Pretoria, South Africa, 1 June 2020 – South Africa, the future home of the SKA’s mid-frequency telescope, has ratified the Convention Establishing the SKA Observatory after the South African Parliament approved the Convention and Dr Naledi Pandor, Minister of the Department of International Relations and Cooperation, signed the Instrument of Ratification.
It is the third country after the Netherlands and Italy to complete its national process supporting the establishment of the SKA Observatory; the intergovernmental organisation responsible for building and operating the SKA telescopes, and the first of the SKA’s three host countries to do so.
South Africa was among the seven countries that signed the Convention in Rome on 12 March 2019, alongside Australia, China, Italy, the Netherlands, Portugal and the United Kingdom. The Convention will enter into force once five countries, including the three hosts Australia, South Africa and the UK, ratify the text.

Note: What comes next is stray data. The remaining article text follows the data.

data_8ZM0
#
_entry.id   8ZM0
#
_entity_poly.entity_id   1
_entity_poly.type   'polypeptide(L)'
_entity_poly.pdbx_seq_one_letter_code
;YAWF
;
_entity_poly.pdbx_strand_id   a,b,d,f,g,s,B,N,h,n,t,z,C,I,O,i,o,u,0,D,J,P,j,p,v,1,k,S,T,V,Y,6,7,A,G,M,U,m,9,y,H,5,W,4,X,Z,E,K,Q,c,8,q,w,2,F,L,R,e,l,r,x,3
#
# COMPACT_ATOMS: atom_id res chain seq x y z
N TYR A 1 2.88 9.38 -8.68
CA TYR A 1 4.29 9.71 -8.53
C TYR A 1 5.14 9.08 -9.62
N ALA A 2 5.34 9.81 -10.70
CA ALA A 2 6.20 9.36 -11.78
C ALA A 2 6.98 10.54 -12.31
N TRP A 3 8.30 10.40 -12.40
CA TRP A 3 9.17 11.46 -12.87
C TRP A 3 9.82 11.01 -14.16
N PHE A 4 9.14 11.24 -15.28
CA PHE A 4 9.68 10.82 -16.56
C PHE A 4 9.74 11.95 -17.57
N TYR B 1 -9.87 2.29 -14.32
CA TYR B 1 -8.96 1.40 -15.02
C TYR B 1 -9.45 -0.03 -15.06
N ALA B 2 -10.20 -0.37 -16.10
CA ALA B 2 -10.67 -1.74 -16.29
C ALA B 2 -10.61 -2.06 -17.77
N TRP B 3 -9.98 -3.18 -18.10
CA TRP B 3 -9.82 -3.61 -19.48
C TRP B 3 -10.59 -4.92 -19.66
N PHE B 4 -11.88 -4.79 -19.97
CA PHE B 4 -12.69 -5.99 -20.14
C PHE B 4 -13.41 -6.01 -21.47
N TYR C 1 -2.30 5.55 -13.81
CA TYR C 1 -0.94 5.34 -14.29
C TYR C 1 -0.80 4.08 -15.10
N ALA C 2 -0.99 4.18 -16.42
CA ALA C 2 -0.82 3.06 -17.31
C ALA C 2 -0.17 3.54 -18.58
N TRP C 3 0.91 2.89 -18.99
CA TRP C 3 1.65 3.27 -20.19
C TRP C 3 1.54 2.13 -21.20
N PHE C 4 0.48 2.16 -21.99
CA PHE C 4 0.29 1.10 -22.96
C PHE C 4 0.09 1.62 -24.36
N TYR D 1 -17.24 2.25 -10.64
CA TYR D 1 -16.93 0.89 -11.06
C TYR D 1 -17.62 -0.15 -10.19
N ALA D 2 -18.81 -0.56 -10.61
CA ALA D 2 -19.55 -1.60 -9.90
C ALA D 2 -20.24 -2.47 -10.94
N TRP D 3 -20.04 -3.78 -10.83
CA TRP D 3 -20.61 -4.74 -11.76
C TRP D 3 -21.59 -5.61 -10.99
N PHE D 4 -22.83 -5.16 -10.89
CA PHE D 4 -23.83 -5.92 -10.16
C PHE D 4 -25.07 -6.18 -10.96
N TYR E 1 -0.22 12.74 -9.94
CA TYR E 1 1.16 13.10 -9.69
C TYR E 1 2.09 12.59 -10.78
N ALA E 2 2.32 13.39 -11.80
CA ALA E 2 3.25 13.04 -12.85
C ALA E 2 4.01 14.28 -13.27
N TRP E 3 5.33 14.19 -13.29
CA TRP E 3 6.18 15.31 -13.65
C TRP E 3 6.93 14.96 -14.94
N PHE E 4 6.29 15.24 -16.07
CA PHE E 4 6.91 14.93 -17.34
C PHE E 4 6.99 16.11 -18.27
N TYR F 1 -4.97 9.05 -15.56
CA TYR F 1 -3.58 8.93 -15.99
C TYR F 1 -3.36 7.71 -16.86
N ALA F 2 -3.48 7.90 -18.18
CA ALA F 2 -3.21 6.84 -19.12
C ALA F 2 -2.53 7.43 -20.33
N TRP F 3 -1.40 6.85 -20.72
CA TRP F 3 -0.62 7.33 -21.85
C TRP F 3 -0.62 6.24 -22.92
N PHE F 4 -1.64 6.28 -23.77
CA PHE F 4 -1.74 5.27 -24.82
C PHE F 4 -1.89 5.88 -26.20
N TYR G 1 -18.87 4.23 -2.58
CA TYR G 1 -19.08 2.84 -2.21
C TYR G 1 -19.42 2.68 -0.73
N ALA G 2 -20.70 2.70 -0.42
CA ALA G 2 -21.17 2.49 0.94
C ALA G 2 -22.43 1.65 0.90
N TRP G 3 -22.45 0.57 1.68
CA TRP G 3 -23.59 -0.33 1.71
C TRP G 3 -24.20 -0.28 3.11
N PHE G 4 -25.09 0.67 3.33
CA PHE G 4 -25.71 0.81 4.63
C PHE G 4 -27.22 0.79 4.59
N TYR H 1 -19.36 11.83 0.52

“This is a significant moment not only because South Africa is the first of our hosts to ratify the Convention, but with three countries having ratified the SKA Convention, we are now closer to the SKA Observatory formally existing” said SKA Director-General Prof. Philip Diamond.
The South African Radio Astronomy Observatory (SARAO) has been leading the country’s participation in the SKA on behalf of the Department of Science and Innovation.
South Africa is already home to two precursor telescopes: the 64-dish MeerKAT array which will ultimately form part of SKA mid-frequency telescope, and the Hydrogen Epoch of Reionisation Array (HERA), which is under construction. As well as conducting world-class research, MeerKAT is also providing vital input for SKA design work and science planning.